A relative of a survivor of Britain's worst maritime disaster has launched what is thought to be the largest online archive of the event.
The Lancastria was a former passenger liner
The Clyde-built former Cunard liner, Lancastria, was lending support to the war effort when it was attacked by German bombers on 17 June 1940.
Mark Hirst, from Perthshire, has spent five years collecting archive material.
The ship had been evacuating British Expeditionary Forces from France. About 4,000 people died, including 400 Scots.
Mr Hirst, whose grandfather Walter survived the sinking, created a website as a tribute to those who died and to raise greater public awareness of the disaster.
The 36-year-old from Abernethy said he was still being contacted by people wanting information about the event.
"I started work on the website material about five years ago and have slowly built up a very large archive," said Mr Hirst.
"Many relatives of victims who contact me still know very little about the events which led up to the sinking and so for them it is a great source of information."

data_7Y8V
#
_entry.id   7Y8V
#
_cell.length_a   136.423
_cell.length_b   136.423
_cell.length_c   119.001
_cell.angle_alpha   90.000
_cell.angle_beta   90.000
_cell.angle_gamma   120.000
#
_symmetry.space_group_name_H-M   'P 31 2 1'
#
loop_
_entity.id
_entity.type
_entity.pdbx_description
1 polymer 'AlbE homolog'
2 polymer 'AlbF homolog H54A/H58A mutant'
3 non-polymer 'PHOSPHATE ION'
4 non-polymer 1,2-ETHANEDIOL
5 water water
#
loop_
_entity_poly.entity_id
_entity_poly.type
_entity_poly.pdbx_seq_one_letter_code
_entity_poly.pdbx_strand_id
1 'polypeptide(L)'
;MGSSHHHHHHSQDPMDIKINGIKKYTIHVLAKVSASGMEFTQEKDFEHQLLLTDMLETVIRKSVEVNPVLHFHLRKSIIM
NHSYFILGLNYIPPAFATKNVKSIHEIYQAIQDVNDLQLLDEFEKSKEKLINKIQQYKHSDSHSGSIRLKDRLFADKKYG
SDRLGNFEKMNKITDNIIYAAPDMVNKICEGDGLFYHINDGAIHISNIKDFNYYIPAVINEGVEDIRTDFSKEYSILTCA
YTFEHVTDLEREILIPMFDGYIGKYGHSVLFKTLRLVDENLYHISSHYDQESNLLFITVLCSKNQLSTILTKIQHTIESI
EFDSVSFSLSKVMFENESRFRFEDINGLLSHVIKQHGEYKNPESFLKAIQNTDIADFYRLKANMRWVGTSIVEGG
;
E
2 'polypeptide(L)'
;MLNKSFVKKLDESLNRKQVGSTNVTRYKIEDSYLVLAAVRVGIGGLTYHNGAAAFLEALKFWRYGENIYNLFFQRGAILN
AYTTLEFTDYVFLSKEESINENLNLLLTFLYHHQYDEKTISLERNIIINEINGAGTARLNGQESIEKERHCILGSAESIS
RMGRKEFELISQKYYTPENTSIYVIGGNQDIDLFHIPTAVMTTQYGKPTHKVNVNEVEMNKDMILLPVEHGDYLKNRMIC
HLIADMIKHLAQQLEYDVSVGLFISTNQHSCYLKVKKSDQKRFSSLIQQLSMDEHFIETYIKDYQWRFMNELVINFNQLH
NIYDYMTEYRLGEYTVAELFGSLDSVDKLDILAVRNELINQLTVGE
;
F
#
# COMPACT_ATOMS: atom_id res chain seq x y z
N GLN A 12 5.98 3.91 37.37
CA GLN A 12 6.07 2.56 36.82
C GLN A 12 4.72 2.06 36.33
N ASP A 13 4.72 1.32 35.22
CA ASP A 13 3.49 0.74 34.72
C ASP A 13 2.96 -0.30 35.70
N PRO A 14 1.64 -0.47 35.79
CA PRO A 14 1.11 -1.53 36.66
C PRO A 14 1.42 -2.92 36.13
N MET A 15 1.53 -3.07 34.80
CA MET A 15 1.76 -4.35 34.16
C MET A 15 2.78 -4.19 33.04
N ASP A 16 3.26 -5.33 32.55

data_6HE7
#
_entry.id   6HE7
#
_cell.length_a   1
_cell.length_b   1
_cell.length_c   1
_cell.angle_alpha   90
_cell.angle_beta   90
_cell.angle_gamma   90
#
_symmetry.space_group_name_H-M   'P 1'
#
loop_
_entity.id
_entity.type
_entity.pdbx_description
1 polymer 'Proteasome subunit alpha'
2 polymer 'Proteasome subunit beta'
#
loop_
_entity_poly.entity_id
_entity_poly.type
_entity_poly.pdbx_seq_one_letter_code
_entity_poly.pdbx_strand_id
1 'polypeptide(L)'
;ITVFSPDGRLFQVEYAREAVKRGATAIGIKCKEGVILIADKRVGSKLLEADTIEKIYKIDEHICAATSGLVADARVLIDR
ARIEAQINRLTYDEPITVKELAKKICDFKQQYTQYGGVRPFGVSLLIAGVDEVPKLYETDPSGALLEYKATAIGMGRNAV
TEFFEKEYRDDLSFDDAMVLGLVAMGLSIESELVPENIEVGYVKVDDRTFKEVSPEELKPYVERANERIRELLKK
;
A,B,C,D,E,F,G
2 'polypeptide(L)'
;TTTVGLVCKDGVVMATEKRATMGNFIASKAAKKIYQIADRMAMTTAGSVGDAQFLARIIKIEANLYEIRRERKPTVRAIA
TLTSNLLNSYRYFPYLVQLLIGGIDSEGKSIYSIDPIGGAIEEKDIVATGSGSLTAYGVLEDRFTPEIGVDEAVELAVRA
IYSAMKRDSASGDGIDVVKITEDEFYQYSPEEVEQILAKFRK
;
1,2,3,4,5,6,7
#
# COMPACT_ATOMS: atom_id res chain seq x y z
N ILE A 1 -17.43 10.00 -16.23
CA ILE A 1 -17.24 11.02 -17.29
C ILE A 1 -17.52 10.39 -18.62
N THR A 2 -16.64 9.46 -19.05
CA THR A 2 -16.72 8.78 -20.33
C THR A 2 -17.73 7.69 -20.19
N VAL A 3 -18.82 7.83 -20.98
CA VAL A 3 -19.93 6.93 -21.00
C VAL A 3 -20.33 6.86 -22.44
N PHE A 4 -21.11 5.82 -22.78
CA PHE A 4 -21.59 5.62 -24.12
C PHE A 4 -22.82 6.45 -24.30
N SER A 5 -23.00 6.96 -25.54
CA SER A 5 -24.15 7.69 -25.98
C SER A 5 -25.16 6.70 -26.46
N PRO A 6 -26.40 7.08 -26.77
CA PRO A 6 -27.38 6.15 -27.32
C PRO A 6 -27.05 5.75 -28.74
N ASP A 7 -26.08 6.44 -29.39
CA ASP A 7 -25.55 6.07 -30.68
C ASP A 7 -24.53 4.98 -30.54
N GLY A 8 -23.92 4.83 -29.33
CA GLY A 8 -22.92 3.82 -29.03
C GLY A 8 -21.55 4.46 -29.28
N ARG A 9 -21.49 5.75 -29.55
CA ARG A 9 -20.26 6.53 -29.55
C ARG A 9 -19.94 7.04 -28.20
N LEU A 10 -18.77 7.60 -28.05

Mr Hirst, who is also a member of the Lancastria Association of Scotland, said he had been contacted by relatives of victims from as far away as Canada and New Zealand.
He said: "One woman from Canada contacted me as she saw her father's name on the website on the list of known victims.
"Alongside it was a picture I had taken while in France of his headstone.
"It was the first time she had ever seen it as she was only a baby when her mother emigrated to Canada so she had never had the chance to visit the grave.
About 4,000 people died in the attack
"Now in her late 60s she had told me it had brought some closure for her and she was very grateful, so I think we can still make a difference for people even after all this time."
The Lancastria, which was carrying about 9,000 troops when it was sunk, now lies about five miles from the French coastal town of St Nazaire in about 20 metres of water.
Because the event was kept quiet at the time, very few people knew about it.
The French Government recently decided to give the wreck special protected status, preventing any diving within 200 metres.